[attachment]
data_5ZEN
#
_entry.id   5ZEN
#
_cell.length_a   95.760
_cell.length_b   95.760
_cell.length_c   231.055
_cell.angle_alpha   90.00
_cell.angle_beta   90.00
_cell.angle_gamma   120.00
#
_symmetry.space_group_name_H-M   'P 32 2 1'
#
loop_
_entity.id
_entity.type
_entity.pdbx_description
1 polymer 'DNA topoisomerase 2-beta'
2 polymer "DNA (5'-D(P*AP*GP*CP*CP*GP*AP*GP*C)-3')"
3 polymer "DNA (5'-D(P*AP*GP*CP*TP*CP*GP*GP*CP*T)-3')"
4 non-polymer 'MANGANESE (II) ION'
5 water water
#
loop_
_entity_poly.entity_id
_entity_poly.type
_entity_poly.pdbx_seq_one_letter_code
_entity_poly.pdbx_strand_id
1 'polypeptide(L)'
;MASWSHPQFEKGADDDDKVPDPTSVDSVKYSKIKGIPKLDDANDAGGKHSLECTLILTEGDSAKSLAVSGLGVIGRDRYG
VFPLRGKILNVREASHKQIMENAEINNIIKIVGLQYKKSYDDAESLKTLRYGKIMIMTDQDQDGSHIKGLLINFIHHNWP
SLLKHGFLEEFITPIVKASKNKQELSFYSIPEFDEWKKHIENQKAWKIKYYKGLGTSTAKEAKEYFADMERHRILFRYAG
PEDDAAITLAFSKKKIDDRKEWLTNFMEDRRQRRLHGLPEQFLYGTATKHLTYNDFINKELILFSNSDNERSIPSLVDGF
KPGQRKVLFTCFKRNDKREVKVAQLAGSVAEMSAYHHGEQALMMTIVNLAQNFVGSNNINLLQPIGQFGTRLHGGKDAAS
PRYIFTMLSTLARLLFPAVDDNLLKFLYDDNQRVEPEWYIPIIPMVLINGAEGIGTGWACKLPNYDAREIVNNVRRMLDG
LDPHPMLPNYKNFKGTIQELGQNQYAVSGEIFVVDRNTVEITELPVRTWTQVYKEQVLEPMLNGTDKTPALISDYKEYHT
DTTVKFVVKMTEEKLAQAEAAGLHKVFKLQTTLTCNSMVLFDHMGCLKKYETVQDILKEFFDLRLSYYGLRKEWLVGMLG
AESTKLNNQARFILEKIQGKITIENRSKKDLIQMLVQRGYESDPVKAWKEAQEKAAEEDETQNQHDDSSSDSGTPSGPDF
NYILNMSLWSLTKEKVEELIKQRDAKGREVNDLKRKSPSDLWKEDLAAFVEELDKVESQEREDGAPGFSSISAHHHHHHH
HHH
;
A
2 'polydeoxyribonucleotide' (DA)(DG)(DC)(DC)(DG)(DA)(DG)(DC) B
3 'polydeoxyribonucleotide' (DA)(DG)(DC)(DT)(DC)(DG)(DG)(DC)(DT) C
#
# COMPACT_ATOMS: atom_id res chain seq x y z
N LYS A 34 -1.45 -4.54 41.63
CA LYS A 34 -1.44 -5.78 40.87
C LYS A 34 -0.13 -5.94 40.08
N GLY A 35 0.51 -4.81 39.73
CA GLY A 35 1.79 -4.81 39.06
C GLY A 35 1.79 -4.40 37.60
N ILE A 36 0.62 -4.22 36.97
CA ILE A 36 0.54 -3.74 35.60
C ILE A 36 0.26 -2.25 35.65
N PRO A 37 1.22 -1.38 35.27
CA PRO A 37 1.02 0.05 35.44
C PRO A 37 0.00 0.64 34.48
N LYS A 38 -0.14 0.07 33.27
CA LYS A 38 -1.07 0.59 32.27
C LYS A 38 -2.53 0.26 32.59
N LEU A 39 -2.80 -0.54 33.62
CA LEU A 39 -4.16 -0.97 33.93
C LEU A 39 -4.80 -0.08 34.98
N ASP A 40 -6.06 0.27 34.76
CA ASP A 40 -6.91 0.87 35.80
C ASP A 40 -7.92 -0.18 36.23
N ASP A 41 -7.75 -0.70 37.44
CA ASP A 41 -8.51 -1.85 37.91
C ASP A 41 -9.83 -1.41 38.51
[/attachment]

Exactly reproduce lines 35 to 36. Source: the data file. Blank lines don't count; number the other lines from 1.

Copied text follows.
PRYIFTMLSTLARLLFPAVDDNLLKFLYDDNQRVEPEWYIPIIPMVLINGAEGIGTGWACKLPNYDAREIVNNVRRMLDG
LDPHPMLPNYKNFKGTIQELGQNQYAVSGEIFVVDRNTVEITELPVRTWTQVYKEQVLEPMLNGTDKTPALISDYKEYHT